Deafening Definition

What do you think of when you first hear the word, “prisoner”?

Do we think of words like crime & punishment? Or do we picture drugs & violence? Do we hear danger, murder, or robbery? Or perhaps those old-time prisoners wearing the black-and-white stripes come to mind. In whatever way we think of it, the words we associate with prisoner usually are not positive.

Yet, recently I’ve been looking into volunteering at prisons to help prisoners. Which a crazy thing to do, right? Why would anyone want to help people who have committed dangerous crimes? Why would someone help the very people who’ve hurt other people? I mean, it’s natural to want to stay away from prisoners – from criminals. After all, there’s a reason they’re in prison.

But just because people are locked up in a cage, doesn’t mean that they’re animals. They are humans - they are someone’s friend, maybe a dad, this person’s cousin, or that person’s neighbor. And when a crime is committed, do we just help the victim? Do we just pray for the victim? Care for the victim? Is that who needs the most help? Because the problem didn’t start with the victim.

When a person commits a crime, maybe they’re doing it for a selfish reason, or, scarier yet, no reason at all. But sometimes it’s also a cry for help, a cry to be noticed; because that’s the only way they know how to get attention. Maybe something is wrong, someone treated them wrong. Of course, it's no excuse, but it’s a reason.

And that’s what I want to find out. I want to know prisoners personally, ask them why they did what they did and how they got to where they are. I want to show them – prove to them - that there’s a different way, instead of avoiding them. I want to explain that I haven’t given up on them, and they still have a chance to change their lives. I want to help the people who perhaps need the most help, and yet don’t get much of it.

Some might think I’m the little do-gooder who goes around thinking that everything is good, until the day where everything builds up to a crescendo, and I break. But push hard enough through skin, and there’s hidden steel. A heart, it’s something that loves, but it’s also a muscle strengthened by use.

So, what do you think of, when you hear the word, "prisoner"?


Okie said...

"Prisoner" is a tough word. In so many ways, each and every one of us is a prisoner in one way or another...hopefully only to a small extent.

Those who are literally prisoners, the ones locked up in a prison or jail or whatever, might be in a better position than the rest of us who are 'prisoners' but free to walk the streets and live our lives.

Being a prisoner means being restricted and punished for something.

There are definitely cases where those locked up in jail are being wrongfully punished. And all we can do is hope and pray that the truth will prevail sooner rather than later. To those who are locked up for things they actually did (and I have friends and family who have been in this category over the years), I definitely agree with your comment that these people are not 'animals'. They are humans. True, some of them choose to behave badly and use prison as an excuse to become worse.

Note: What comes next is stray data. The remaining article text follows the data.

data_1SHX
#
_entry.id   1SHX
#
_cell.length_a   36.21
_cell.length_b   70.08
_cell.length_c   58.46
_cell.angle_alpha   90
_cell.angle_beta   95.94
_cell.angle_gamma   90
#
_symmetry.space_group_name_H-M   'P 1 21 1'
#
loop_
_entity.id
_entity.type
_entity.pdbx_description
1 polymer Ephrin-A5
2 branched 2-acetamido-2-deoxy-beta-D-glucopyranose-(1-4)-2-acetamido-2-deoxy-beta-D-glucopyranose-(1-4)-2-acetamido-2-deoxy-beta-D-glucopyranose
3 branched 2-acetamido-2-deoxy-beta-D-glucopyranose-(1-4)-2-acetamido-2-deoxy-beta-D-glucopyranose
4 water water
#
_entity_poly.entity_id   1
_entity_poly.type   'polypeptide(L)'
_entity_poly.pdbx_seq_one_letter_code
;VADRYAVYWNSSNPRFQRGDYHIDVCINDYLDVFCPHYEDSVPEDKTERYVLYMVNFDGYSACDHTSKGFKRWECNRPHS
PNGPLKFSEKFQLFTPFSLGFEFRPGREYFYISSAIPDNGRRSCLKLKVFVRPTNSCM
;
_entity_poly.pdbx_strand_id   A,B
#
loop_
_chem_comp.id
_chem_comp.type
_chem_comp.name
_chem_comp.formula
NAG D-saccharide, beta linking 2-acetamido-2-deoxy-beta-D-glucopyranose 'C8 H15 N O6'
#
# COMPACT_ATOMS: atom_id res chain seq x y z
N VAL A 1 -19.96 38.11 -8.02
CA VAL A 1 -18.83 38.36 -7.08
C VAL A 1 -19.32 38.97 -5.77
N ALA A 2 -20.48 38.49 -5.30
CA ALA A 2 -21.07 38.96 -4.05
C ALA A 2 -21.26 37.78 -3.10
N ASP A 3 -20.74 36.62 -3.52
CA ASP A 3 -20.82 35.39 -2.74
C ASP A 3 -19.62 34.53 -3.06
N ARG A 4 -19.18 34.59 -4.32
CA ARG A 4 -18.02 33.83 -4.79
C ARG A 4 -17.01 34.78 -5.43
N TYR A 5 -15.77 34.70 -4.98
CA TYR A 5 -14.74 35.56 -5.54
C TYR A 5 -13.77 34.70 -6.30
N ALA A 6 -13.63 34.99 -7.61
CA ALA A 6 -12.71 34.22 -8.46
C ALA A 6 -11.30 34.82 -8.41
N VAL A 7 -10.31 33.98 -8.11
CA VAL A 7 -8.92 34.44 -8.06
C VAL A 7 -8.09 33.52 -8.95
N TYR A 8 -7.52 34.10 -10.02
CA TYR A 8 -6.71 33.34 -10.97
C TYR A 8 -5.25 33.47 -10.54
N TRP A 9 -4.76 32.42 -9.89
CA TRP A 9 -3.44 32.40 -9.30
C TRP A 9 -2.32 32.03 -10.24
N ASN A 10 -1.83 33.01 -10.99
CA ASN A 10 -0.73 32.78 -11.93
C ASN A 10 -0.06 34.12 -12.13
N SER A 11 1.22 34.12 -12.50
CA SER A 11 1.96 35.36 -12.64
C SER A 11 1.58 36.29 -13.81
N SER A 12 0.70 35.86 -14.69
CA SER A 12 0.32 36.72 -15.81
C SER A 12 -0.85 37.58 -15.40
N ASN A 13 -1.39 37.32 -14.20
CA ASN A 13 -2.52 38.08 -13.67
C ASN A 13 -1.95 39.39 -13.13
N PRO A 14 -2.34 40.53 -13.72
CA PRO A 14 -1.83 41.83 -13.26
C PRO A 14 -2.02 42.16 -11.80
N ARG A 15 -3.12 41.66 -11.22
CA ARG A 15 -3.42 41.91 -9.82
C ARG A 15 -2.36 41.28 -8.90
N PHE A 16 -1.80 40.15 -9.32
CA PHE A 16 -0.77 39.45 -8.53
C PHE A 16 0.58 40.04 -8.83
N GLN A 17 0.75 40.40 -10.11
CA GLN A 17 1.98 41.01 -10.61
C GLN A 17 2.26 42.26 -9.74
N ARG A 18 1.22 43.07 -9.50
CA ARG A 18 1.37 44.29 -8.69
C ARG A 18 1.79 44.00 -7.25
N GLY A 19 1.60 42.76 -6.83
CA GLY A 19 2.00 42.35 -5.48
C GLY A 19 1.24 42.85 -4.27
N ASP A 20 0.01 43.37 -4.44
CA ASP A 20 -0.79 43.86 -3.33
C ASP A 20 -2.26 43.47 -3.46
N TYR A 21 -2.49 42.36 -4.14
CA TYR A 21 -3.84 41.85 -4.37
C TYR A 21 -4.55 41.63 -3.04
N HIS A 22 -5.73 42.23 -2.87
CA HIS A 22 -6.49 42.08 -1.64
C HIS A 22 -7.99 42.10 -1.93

But in my experience, many/most of those in prison eventually find themselves in a repentant state of mind and body, legitimately trying to be good and to overcome the mistakes of their past.

We also must remember, as you have pointed out, that while they are in prison, they have family and friends 'on the outside' who are suffering in a different way. It's painful for a mother, a father, a child, a sibling, a spouse, or even just a good friend to see someone they love and care about receive the consequences of their actions in such a sad way. Prison not only breaks the prisoner, but it can break those who love him/her.

Still, I think the prisoner in an actual prison are often in a better place than those of us prisoners who walk free. We are prisoners of our own conscience...our own guilt...our own pain and suffering. And we may not have the support of loved ones or the tools of a prison warden or parole officer to help us get better and escape our prison.

To those in a prison of any kind, I would just say...seek help through honesty with yourself and others. Become better.

And to you, mariposa, there is nothing wrong with being a "do-gooder." In fact, there's something absolutely 'right' about believing there is good in everything and in trying to do as much good as you can. Congratulations and good luck to you on your desire to help others.

Michael Kent said...

Extend "prisoner"---

Are we prisoners of our bills? Our obligations? The expectations of others or expectations from ourselves?

Do we imprison ourselves and others to limit our potential?

Maybe, in your efforts to 'help' you will see there may be someone inside a prison that is more free than those walking amongst the 'free.'

~Bronte said...

wow, that is really cool ;)
but yeah, the word prisoner...kinda scary how much it means

~Bronte said...

wow, that is really cool ;)
but yeah, the word prisoner...kinda scary how much it means

Someone said...

I think of a guy behind bars in a black-and-white stripes suit.

I think it would be nice if you did go out there and help those people. It's a scary task, but it might just be worht it.

milai said...
This comment has been removed by the author.
milai said...

I wish you the best in this latest endeavor of yours. :)